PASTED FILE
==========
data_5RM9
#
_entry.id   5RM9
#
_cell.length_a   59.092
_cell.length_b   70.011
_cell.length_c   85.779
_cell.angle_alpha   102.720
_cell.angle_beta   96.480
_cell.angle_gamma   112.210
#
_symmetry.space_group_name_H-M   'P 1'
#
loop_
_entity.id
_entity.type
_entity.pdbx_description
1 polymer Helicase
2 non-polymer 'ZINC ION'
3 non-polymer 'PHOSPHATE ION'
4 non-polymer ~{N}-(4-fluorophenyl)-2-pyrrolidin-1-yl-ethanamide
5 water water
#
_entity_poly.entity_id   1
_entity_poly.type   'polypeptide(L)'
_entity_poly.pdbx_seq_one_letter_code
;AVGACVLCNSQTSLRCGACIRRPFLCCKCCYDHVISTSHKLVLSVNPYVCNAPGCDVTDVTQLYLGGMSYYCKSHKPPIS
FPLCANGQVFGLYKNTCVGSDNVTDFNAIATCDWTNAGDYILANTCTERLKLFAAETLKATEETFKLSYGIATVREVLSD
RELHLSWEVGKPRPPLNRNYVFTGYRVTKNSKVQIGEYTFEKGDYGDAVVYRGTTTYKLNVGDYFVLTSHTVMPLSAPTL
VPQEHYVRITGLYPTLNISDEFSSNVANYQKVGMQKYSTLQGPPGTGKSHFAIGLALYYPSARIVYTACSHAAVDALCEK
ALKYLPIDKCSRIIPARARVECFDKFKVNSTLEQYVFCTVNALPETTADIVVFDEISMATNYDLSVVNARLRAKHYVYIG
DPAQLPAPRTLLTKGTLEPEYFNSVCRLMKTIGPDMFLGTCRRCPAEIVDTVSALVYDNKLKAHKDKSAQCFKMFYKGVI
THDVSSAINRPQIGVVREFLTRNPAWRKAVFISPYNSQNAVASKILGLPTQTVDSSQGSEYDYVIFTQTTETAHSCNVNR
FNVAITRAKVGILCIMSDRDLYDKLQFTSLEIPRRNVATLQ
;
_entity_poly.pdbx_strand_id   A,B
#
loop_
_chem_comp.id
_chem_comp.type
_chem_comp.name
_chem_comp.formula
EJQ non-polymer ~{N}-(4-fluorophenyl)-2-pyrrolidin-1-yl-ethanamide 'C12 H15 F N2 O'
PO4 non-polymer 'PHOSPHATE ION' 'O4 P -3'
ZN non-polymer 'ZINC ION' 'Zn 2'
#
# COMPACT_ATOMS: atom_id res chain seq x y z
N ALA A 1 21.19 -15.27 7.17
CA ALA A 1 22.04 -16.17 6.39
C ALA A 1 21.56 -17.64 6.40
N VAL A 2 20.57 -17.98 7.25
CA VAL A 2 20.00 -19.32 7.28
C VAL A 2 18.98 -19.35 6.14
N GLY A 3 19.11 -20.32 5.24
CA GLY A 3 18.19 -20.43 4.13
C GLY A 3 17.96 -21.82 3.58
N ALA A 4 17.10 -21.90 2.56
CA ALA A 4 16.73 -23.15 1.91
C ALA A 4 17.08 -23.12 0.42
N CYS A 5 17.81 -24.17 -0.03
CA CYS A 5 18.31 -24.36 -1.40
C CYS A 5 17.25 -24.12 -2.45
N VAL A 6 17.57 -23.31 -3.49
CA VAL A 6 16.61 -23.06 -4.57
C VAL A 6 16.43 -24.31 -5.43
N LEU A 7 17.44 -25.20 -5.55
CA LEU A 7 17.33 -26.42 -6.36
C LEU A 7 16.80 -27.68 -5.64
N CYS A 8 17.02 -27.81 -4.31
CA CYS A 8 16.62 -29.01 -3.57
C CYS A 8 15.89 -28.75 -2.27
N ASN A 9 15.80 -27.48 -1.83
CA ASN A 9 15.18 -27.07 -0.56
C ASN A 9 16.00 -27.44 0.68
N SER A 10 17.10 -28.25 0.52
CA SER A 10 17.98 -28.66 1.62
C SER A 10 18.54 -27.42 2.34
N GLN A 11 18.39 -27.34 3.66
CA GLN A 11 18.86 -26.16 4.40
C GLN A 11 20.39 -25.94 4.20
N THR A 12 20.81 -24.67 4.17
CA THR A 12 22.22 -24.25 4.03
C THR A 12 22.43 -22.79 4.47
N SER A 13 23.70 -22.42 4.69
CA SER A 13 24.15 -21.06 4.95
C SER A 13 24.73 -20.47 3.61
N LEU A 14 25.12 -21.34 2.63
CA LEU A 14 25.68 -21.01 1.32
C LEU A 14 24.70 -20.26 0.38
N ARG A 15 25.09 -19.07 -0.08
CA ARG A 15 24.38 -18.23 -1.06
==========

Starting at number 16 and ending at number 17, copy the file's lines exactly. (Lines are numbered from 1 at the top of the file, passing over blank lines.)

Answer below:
_entity.type
_entity.pdbx_description